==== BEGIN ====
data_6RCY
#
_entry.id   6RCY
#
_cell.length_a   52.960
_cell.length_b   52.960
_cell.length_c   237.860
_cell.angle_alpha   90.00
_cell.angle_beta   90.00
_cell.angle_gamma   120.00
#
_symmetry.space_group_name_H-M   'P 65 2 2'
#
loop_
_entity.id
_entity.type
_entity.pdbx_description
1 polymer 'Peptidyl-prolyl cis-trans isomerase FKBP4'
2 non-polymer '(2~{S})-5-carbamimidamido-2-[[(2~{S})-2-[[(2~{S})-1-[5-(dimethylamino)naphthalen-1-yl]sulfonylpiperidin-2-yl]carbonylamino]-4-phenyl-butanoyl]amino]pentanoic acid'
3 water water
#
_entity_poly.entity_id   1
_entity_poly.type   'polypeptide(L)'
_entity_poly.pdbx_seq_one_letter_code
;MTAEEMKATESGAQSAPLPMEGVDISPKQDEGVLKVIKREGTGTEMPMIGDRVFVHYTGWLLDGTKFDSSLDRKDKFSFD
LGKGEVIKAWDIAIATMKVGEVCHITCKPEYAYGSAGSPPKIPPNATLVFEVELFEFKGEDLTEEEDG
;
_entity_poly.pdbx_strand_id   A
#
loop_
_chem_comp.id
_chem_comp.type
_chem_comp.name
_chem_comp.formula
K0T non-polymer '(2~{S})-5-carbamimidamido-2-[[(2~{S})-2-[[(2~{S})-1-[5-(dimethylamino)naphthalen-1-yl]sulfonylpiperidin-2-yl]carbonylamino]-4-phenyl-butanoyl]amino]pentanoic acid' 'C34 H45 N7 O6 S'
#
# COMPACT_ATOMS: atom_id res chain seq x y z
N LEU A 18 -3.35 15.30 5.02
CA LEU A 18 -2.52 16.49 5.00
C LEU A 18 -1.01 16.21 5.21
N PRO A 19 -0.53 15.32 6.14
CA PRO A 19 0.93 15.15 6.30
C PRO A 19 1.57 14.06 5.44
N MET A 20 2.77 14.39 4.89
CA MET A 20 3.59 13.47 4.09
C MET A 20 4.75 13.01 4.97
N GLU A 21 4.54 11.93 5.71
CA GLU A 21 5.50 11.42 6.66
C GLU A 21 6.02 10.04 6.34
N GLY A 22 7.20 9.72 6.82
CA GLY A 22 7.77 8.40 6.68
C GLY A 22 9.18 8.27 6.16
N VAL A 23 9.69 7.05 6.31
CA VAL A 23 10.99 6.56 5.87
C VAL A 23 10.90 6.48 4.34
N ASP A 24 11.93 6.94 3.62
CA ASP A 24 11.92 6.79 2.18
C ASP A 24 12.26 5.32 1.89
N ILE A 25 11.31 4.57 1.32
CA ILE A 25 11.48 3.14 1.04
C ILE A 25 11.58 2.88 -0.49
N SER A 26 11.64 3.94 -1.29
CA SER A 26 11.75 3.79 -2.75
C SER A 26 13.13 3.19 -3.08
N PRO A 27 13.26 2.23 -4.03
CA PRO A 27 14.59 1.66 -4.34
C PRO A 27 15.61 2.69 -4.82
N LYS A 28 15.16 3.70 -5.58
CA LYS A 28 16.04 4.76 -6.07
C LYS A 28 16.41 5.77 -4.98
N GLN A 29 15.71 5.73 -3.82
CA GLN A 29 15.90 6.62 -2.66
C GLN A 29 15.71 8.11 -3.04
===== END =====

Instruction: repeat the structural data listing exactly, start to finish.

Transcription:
data_6RCY
#
_entry.id   6RCY
#
_cell.length_a   52.960
_cell.length_b   52.960
_cell.length_c   237.860
_cell.angle_alpha   90.00
_cell.angle_beta   90.00
_cell.angle_gamma   120.00
#
_symmetry.space_group_name_H-M   'P 65 2 2'
#
loop_
_entity.id
_entity.type
_entity.pdbx_description
1 polymer 'Peptidyl-prolyl cis-trans isomerase FKBP4'
2 non-polymer '(2~{S})-5-carbamimidamido-2-[[(2~{S})-2-[[(2~{S})-1-[5-(dimethylamino)naphthalen-1-yl]sulfonylpiperidin-2-yl]carbonylamino]-4-phenyl-butanoyl]amino]pentanoic acid'
3 water water
#
_entity_poly.entity_id   1
_entity_poly.type   'polypeptide(L)'
_entity_poly.pdbx_seq_one_letter_code
;MTAEEMKATESGAQSAPLPMEGVDISPKQDEGVLKVIKREGTGTEMPMIGDRVFVHYTGWLLDGTKFDSSLDRKDKFSFD
LGKGEVIKAWDIAIATMKVGEVCHITCKPEYAYGSAGSPPKIPPNATLVFEVELFEFKGEDLTEEEDG
;
_entity_poly.pdbx_strand_id   A
#
loop_
_chem_comp.id
_chem_comp.type
_chem_comp.name
_chem_comp.formula
K0T non-polymer '(2~{S})-5-carbamimidamido-2-[[(2~{S})-2-[[(2~{S})-1-[5-(dimethylamino)naphthalen-1-yl]sulfonylpiperidin-2-yl]carbonylamino]-4-phenyl-butanoyl]amino]pentanoic acid' 'C34 H45 N7 O6 S'
#
# COMPACT_ATOMS: atom_id res chain seq x y z
N LEU A 18 -3.35 15.30 5.02
CA LEU A 18 -2.52 16.49 5.00
C LEU A 18 -1.01 16.21 5.21
N PRO A 19 -0.53 15.32 6.14
CA PRO A 19 0.93 15.15 6.30
C PRO A 19 1.57 14.06 5.44
N MET A 20 2.77 14.39 4.89
CA MET A 20 3.59 13.47 4.09
C MET A 20 4.75 13.01 4.97
N GLU A 21 4.54 11.93 5.71
CA GLU A 21 5.50 11.42 6.66
C GLU A 21 6.02 10.04 6.34
N GLY A 22 7.20 9.72 6.82
CA GLY A 22 7.77 8.40 6.68
C GLY A 22 9.18 8.27 6.16
N VAL A 23 9.69 7.05 6.31
CA VAL A 23 10.99 6.56 5.87
C VAL A 23 10.90 6.48 4.34
N ASP A 24 11.93 6.94 3.62
CA ASP A 24 11.92 6.79 2.18
C ASP A 24 12.26 5.32 1.89
N ILE A 25 11.31 4.57 1.32
CA ILE A 25 11.48 3.14 1.04
C ILE A 25 11.58 2.88 -0.49
N SER A 26 11.64 3.94 -1.29
CA SER A 26 11.75 3.79 -2.75
C SER A 26 13.13 3.19 -3.08
N PRO A 27 13.26 2.23 -4.03
CA PRO A 27 14.59 1.66 -4.34
C PRO A 27 15.61 2.69 -4.82
N LYS A 28 15.16 3.70 -5.58
CA LYS A 28 16.04 4.76 -6.07
C LYS A 28 16.41 5.77 -4.98
N GLN A 29 15.71 5.73 -3.82
CA GLN A 29 15.90 6.62 -2.66
C GLN A 29 15.71 8.11 -3.04